|Updated by||Olivia Appleton|
|Role||Medical Content Writer|
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Nurofen Migraine caplets help to ease pain caused by a migraine, providing fast-acting relief from pain. It can be used at the first sign of a migraine attack to help to ease your migraine pain so you can get on with your day.
Migraines are a moderate to severe headache that feels like a throbbing pain in the side of your head. They often show other unpleasant symptoms as well as a headache and are sometimes accompanied by an aura, which happens before a migraine and warns you that a migraine is about to happen. Some of the most common symptoms of a migraine and a migraine aura include:
We don’t currently know what exactly causes a migraine but it is thought that they are the result of abnormal brain activity that temporarily affects nerve signals, chemicals and blood vessels in the brain. However many triggers have been suggested including:
Some women experience migraines around the time of their period, potentially due to the changes in the levels of hormones like oestrogen. Many women find that their migraines are improved after the menopause, although the menopause has also been known to trigger migraines or make them worse in some women.
Certain emotions can trigger a migraine, especially if they have involved trauma. Emotions that have been known to trigger migraines include:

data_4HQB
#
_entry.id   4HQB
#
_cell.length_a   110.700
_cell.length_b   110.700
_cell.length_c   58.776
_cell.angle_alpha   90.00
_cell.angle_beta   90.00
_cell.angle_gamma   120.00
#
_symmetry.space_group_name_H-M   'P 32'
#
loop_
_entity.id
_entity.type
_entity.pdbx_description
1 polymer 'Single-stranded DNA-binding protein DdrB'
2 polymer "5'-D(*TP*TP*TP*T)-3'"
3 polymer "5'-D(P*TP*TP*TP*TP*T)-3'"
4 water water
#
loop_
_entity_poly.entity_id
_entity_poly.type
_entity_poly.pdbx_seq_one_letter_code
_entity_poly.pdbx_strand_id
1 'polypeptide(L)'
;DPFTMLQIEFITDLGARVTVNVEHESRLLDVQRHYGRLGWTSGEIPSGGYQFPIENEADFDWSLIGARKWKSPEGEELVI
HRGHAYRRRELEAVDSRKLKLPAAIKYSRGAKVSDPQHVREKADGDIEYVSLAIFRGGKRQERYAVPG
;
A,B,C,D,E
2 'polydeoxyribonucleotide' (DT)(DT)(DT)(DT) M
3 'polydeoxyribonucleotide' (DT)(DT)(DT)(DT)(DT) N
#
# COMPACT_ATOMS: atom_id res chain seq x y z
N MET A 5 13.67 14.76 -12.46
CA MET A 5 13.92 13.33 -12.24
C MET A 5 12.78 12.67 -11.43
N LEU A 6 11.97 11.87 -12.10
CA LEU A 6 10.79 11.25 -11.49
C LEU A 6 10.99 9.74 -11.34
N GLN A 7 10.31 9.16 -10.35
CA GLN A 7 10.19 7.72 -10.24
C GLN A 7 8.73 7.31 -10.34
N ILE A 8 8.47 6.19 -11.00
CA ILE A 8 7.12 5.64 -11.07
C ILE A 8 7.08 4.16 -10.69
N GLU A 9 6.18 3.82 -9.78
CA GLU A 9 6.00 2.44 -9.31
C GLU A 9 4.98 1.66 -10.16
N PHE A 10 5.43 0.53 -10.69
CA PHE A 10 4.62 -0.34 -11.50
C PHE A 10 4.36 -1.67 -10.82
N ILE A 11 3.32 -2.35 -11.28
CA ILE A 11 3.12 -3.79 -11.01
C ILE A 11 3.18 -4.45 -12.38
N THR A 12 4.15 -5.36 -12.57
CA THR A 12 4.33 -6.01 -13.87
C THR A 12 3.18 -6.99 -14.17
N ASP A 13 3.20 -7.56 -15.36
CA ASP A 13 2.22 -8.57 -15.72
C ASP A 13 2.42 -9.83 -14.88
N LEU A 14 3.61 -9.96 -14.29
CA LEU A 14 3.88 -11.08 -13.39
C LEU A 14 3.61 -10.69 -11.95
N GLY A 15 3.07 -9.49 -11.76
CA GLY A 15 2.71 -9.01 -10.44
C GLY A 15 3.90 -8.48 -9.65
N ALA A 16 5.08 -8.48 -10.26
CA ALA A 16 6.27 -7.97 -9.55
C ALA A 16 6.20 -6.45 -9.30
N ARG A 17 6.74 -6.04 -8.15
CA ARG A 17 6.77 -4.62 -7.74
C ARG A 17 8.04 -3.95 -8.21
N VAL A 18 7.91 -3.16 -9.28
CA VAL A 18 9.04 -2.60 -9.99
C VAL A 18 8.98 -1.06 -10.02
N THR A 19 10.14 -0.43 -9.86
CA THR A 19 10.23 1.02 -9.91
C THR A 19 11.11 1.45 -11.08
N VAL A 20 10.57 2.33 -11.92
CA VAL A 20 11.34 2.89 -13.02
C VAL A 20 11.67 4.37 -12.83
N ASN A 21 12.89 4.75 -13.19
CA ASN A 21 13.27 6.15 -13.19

Certain aspects of our lifestyles and physiology can trigger a migraine, including:
Certain food and drinks, as well as the quantity of food or drink, we consume can affect the likelihood of a migraine including:
Factors in our environment can affect our brains and increase the likelihood of a migraine. These factors include:
Some medication can cause a migraine, including:
Nurofen Migraine caplets contain 342mg of the active ingredient ibuprofen, which is a popular everyday painkiller. Ibuprofen is part of a group of drugs known as Non-Steroidal Anti-Inflammatory Drugs, or NSAIDs, which work by changing your body’s response to pain, inflammation, and fever. This helps to ease your migraine symptoms as quickly as possible.
Speak to your doctor or Chemist 4 U pharmacist before using this or any other medication while you are pregnant or breastfeeding, as the product could be harmful to you or your baby. Do not take Nurofen Migraine within the last 3 months of your pregnancy or while breastfeeding.
Nurofen Migraine can be taken with other oral painkillers which don’t contain paracetamol or other NSAID painkillers such as aspirin. So, you can take this product with paracetamol tablets or co-codamol. However, you should always be sure to follow the instructions contained in the patient information leaflet of each product carefully to avoid taking too much of any product. If you are not sure, ask your doctor or Chemist 4 U pharmacist before taking any painkillers together, as this will help you to be sure that your medications are safe.
If you are taking any other medication, make sure to speak to your doctor or Chemist 4 U pharmacist before taking this product, as the two may interact and cause unwanted effects. This especially applies to:
This product is for short term use only. You should take the lowest dose for the shortest time necessary to relieve your symptoms.